Cloud in plain English
Before we dive into
what is cloud ?, let us peek into on Premise infrastructure model
In On-Premise infrastructure, the data center is owned and maintained by the Company within its property for its own private use. The software is installed on Company’s servers and behind its firewall.
Maintaining own data centers comes with the following overheads :
- purchase and install
a. compute — servers etc
b. storage — hard disk etc
c. networking — switches, routers, hubs
- Limited scaling, purchase new machines to keep up with large processing workload
- requires high-speed network connectivity
- requires a reliable source of electricity
- Environmental factors
a. procure systems that maintain temperature and humidity remain within
hardware manufacturers’ specified ranges
b. should have reliable backup power systems
c. should not be near geographical flood zones
- disaster recovery mechanisms should be put in place
- purchase and maintain fiber optic cables
- requires physical location security and monitoring systems
What is the cloud?
Cloud computing is the on-demand delivery of IT resources eg, servers, storage, databases, networking, software, etc over the internet with pay-as-you-go pricing. With the cloud, companies can avoid buying all the resources upfront
Companies offering these computing services are called cloud providers and typically charge for cloud computing services based on your usage. Similar to a taxi having a meter that keeps track of your travel distance. You then pay for that usage at an agreed-upon rate.
For eg, A food delivery company might use the cloud to host the website, store customer data in databases, send delivery updates using push notifications to customers, analytics to deliver a more personalized experience to customers.
Eg. Google Drive
Instead of saving files on the laptop or an external HDD, we can use cloud-based storage solutions like Google Drive so that we can access the files from anywhere around the world via the internet instead of carrying a laptop or an HDD with us.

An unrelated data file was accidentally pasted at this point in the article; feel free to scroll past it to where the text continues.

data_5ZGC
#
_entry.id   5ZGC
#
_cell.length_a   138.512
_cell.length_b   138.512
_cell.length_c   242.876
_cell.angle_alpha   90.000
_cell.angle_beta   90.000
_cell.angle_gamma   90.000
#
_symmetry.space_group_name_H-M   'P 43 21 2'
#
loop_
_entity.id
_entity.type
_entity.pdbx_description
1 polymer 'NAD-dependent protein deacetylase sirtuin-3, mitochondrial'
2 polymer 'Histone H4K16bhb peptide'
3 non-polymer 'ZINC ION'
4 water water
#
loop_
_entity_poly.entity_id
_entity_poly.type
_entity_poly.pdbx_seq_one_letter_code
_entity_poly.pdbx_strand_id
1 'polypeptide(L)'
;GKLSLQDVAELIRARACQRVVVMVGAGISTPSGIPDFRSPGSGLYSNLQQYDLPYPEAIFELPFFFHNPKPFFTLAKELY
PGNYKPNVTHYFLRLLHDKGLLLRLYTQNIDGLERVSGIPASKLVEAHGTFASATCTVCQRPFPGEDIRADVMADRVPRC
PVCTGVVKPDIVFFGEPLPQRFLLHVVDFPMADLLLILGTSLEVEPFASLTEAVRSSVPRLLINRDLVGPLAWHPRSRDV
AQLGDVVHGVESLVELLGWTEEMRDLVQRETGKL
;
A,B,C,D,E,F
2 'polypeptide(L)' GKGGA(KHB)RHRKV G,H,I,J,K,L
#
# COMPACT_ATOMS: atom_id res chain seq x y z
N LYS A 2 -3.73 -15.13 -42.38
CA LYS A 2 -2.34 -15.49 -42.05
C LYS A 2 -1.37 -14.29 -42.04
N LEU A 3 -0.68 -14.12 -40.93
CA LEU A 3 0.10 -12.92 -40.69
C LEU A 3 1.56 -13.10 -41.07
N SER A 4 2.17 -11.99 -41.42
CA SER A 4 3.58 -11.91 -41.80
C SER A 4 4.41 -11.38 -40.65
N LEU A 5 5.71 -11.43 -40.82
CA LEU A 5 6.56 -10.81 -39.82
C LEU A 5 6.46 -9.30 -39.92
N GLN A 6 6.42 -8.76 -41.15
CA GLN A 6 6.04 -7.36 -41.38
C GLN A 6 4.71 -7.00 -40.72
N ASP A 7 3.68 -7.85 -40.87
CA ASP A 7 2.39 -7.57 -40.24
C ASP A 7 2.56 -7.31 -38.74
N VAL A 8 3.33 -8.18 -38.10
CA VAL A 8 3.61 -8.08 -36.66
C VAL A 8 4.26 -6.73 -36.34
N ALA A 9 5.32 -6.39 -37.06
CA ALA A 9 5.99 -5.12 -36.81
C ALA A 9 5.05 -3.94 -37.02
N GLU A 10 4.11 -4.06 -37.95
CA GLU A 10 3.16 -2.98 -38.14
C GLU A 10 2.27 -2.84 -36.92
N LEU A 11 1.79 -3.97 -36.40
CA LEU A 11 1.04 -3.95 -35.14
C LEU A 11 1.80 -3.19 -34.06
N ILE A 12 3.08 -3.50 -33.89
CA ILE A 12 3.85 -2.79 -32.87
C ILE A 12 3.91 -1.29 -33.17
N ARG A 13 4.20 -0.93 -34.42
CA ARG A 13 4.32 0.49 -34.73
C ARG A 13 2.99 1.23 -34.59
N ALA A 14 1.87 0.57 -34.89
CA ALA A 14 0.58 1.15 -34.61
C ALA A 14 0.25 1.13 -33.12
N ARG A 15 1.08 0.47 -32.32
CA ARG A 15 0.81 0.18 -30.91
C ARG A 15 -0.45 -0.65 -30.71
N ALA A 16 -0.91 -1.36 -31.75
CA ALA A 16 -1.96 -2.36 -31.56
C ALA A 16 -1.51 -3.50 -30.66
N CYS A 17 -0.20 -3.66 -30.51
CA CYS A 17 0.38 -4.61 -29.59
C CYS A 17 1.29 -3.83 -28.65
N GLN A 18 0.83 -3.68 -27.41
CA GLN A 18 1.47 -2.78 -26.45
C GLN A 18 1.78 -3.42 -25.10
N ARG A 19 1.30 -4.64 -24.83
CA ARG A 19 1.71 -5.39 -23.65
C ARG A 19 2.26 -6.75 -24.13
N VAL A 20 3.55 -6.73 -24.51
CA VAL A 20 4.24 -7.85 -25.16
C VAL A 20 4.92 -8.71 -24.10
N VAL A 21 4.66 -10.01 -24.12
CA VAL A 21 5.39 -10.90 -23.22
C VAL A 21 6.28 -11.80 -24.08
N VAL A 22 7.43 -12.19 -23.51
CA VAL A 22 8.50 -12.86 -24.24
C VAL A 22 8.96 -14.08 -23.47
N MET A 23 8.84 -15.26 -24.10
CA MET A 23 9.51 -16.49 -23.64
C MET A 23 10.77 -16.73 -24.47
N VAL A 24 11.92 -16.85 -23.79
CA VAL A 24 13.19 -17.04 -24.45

- Amazon Web Services (AWS)
- Google Cloud
- Microsoft Azure
- IBM Cloud
- Alibaba Cloud
- Oracle Cloud
Bank Management: On-Premise vs Cloud
Considering the banking system, an individual can store cash or other assets into the personal vault at a place he/she owns. So, in this case, we need to invest in purchasing vault, monitoring camera, and backup systems to keep the monitoring system running during a power outage. All the investment is upfront.
In this case, banks are the service provider. Banks will keep track of the transactions for an individual, storing money into the vault, guarding the bank location with the security and monitoring systems.
Bank additionally offers additional services like credit cards, net banking, ATM facilities, etc. that can be availed separately with different pricing based on the type of account at the bank.
The On-Premise approach comes with the following overhead
- Mechanism to handle disasters
- Real estate prices for owning multiple data centers
- The expense for maintaining hardware, electricity, heating, cooling, security, etc.
So cloud providers offload all these additional overhead from a company and allow a company to focus on data architecture, storage mechanism, offers attractive pricing models
During the sale season, the traffic to a website can spike exponentially and the system might overload. The cloud-based solution allows increasing the capacity to meet the business demand. Cloud computing provides great agility and scalability.